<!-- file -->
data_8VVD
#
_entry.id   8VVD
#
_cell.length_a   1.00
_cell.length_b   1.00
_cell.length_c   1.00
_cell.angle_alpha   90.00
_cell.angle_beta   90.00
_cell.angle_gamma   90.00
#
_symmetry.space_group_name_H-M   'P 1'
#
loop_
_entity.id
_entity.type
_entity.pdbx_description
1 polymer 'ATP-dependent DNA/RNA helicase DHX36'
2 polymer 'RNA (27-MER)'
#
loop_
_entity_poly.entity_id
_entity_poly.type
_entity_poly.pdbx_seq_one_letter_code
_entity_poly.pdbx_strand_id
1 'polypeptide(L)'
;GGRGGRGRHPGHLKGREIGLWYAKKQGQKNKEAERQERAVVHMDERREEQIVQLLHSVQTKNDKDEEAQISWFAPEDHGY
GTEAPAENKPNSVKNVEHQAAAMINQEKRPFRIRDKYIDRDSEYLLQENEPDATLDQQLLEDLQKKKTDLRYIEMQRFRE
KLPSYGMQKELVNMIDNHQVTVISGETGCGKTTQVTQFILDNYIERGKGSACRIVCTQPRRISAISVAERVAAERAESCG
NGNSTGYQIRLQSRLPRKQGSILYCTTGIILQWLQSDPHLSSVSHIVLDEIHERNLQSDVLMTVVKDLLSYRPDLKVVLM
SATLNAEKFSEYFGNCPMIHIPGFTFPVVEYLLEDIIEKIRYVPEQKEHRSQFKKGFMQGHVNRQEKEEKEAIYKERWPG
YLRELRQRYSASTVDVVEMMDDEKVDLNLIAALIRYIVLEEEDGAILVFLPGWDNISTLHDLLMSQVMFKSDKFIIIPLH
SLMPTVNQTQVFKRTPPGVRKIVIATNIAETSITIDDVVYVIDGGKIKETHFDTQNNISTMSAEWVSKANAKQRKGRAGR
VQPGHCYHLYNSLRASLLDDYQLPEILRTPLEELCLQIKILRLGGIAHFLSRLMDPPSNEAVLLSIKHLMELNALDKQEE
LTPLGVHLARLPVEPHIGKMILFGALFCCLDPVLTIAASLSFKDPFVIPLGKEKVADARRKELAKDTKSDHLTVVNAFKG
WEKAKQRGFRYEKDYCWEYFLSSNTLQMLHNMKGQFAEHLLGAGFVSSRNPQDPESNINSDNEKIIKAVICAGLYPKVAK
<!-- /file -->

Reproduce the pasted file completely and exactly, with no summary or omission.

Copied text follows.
data_8VVD
#
_entry.id   8VVD
#
_cell.length_a   1.00
_cell.length_b   1.00
_cell.length_c   1.00
_cell.angle_alpha   90.00
_cell.angle_beta   90.00
_cell.angle_gamma   90.00
#
_symmetry.space_group_name_H-M   'P 1'
#
loop_
_entity.id
_entity.type
_entity.pdbx_description
1 polymer 'ATP-dependent DNA/RNA helicase DHX36'
2 polymer 'RNA (27-MER)'
#
loop_
_entity_poly.entity_id
_entity_poly.type
_entity_poly.pdbx_seq_one_letter_code
_entity_poly.pdbx_strand_id
1 'polypeptide(L)'
;GGRGGRGRHPGHLKGREIGLWYAKKQGQKNKEAERQERAVVHMDERREEQIVQLLHSVQTKNDKDEEAQISWFAPEDHGY
GTEAPAENKPNSVKNVEHQAAAMINQEKRPFRIRDKYIDRDSEYLLQENEPDATLDQQLLEDLQKKKTDLRYIEMQRFRE
KLPSYGMQKELVNMIDNHQVTVISGETGCGKTTQVTQFILDNYIERGKGSACRIVCTQPRRISAISVAERVAAERAESCG
NGNSTGYQIRLQSRLPRKQGSILYCTTGIILQWLQSDPHLSSVSHIVLDEIHERNLQSDVLMTVVKDLLSYRPDLKVVLM
SATLNAEKFSEYFGNCPMIHIPGFTFPVVEYLLEDIIEKIRYVPEQKEHRSQFKKGFMQGHVNRQEKEEKEAIYKERWPG
YLRELRQRYSASTVDVVEMMDDEKVDLNLIAALIRYIVLEEEDGAILVFLPGWDNISTLHDLLMSQVMFKSDKFIIIPLH
SLMPTVNQTQVFKRTPPGVRKIVIATNIAETSITIDDVVYVIDGGKIKETHFDTQNNISTMSAEWVSKANAKQRKGRAGR
VQPGHCYHLYNSLRASLLDDYQLPEILRTPLEELCLQIKILRLGGIAHFLSRLMDPPSNEAVLLSIKHLMELNALDKQEE
LTPLGVHLARLPVEPHIGKMILFGALFCCLDPVLTIAASLSFKDPFVIPLGKEKVADARRKELAKDTKSDHLTVVNAFKG
WEKAKQRGFRYEKDYCWEYFLSSNTLQMLHNMKGQFAEHLLGAGFVSSRNPQDPESNINSDNEKIIKAVICAGLYPKVAK